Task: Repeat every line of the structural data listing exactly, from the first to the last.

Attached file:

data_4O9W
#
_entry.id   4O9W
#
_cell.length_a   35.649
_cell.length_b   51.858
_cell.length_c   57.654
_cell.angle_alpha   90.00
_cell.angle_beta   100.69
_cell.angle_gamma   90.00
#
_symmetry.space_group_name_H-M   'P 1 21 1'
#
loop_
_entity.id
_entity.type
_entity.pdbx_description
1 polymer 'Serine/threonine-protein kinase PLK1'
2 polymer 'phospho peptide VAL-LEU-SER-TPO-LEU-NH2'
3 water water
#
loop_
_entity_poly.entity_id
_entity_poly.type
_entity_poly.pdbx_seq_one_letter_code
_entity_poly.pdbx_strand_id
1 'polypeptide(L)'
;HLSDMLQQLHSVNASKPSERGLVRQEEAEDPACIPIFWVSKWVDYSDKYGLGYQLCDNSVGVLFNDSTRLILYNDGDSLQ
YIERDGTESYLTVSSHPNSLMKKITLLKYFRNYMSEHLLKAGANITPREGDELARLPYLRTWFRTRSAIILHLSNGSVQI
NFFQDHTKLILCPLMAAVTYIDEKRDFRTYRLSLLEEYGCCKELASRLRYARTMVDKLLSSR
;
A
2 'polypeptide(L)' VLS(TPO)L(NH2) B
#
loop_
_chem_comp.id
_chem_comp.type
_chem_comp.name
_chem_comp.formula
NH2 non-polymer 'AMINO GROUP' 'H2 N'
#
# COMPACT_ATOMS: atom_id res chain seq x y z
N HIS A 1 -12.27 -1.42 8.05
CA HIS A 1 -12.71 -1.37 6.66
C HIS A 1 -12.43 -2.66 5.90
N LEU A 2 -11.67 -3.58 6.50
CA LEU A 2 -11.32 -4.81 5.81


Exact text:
data_4O9W
#
_entry.id   4O9W
#
_cell.length_a   35.649
_cell.length_b   51.858
_cell.length_c   57.654
_cell.angle_alpha   90.00
_cell.angle_beta   100.69
_cell.angle_gamma   90.00
#
_symmetry.space_group_name_H-M   'P 1 21 1'
#
loop_
_entity.id
_entity.type
_entity.pdbx_description
1 polymer 'Serine/threonine-protein kinase PLK1'
2 polymer 'phospho peptide VAL-LEU-SER-TPO-LEU-NH2'
3 water water
#
loop_
_entity_poly.entity_id
_entity_poly.type
_entity_poly.pdbx_seq_one_letter_code
_entity_poly.pdbx_strand_id
1 'polypeptide(L)'
;HLSDMLQQLHSVNASKPSERGLVRQEEAEDPACIPIFWVSKWVDYSDKYGLGYQLCDNSVGVLFNDSTRLILYNDGDSLQ
YIERDGTESYLTVSSHPNSLMKKITLLKYFRNYMSEHLLKAGANITPREGDELARLPYLRTWFRTRSAIILHLSNGSVQI
NFFQDHTKLILCPLMAAVTYIDEKRDFRTYRLSLLEEYGCCKELASRLRYARTMVDKLLSSR
;
A
2 'polypeptide(L)' VLS(TPO)L(NH2) B
#
loop_
_chem_comp.id
_chem_comp.type
_chem_comp.name
_chem_comp.formula
NH2 non-polymer 'AMINO GROUP' 'H2 N'
#
# COMPACT_ATOMS: atom_id res chain seq x y z
N HIS A 1 -12.27 -1.42 8.05
CA HIS A 1 -12.71 -1.37 6.66
C HIS A 1 -12.43 -2.66 5.90
N LEU A 2 -11.67 -3.58 6.50
CA LEU A 2 -11.32 -4.81 5.81